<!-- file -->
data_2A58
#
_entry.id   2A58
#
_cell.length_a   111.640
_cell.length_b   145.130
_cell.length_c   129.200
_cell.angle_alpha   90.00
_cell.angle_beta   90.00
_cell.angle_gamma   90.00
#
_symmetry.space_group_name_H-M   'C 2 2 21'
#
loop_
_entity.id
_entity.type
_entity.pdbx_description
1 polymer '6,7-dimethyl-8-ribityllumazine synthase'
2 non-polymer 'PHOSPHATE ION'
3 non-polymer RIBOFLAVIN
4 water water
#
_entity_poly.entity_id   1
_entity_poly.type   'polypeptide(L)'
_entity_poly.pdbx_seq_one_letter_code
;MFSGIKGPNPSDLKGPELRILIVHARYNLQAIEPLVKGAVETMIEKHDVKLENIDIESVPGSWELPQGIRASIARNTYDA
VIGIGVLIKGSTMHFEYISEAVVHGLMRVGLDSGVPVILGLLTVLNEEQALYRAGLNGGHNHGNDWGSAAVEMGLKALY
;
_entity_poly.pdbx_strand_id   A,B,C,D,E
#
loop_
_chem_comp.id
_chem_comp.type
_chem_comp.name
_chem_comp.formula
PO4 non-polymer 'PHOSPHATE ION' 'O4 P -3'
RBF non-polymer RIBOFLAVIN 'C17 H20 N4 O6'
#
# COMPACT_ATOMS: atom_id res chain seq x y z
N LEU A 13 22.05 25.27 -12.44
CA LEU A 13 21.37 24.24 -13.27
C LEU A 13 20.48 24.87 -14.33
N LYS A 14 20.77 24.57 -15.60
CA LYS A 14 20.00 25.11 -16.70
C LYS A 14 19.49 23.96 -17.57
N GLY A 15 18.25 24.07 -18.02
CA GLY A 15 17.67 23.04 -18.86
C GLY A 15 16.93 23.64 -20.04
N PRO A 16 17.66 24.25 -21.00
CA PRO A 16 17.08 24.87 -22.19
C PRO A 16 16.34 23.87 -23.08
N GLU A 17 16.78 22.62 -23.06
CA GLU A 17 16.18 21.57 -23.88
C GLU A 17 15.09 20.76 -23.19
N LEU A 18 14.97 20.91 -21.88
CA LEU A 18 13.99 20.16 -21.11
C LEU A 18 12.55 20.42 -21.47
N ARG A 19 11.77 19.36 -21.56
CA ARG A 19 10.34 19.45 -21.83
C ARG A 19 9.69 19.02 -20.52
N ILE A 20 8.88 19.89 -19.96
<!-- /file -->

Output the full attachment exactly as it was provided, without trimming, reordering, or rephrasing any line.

data_2A58
#
_entry.id   2A58
#
_cell.length_a   111.640
_cell.length_b   145.130
_cell.length_c   129.200
_cell.angle_alpha   90.00
_cell.angle_beta   90.00
_cell.angle_gamma   90.00
#
_symmetry.space_group_name_H-M   'C 2 2 21'
#
loop_
_entity.id
_entity.type
_entity.pdbx_description
1 polymer '6,7-dimethyl-8-ribityllumazine synthase'
2 non-polymer 'PHOSPHATE ION'
3 non-polymer RIBOFLAVIN
4 water water
#
_entity_poly.entity_id   1
_entity_poly.type   'polypeptide(L)'
_entity_poly.pdbx_seq_one_letter_code
;MFSGIKGPNPSDLKGPELRILIVHARYNLQAIEPLVKGAVETMIEKHDVKLENIDIESVPGSWELPQGIRASIARNTYDA
VIGIGVLIKGSTMHFEYISEAVVHGLMRVGLDSGVPVILGLLTVLNEEQALYRAGLNGGHNHGNDWGSAAVEMGLKALY
;
_entity_poly.pdbx_strand_id   A,B,C,D,E
#
loop_
_chem_comp.id
_chem_comp.type
_chem_comp.name
_chem_comp.formula
PO4 non-polymer 'PHOSPHATE ION' 'O4 P -3'
RBF non-polymer RIBOFLAVIN 'C17 H20 N4 O6'
#
# COMPACT_ATOMS: atom_id res chain seq x y z
N LEU A 13 22.05 25.27 -12.44
CA LEU A 13 21.37 24.24 -13.27
C LEU A 13 20.48 24.87 -14.33
N LYS A 14 20.77 24.57 -15.60
CA LYS A 14 20.00 25.11 -16.70
C LYS A 14 19.49 23.96 -17.57
N GLY A 15 18.25 24.07 -18.02
CA GLY A 15 17.67 23.04 -18.86
C GLY A 15 16.93 23.64 -20.04
N PRO A 16 17.66 24.25 -21.00
CA PRO A 16 17.08 24.87 -22.19
C PRO A 16 16.34 23.87 -23.08
N GLU A 17 16.78 22.62 -23.06
CA GLU A 17 16.18 21.57 -23.88
C GLU A 17 15.09 20.76 -23.19
N LEU A 18 14.97 20.91 -21.88
CA LEU A 18 13.99 20.16 -21.11
C LEU A 18 12.55 20.42 -21.47
N ARG A 19 11.77 19.36 -21.56
CA ARG A 19 10.34 19.45 -21.83
C ARG A 19 9.69 19.02 -20.52
N ILE A 20 8.88 19.89 -19.96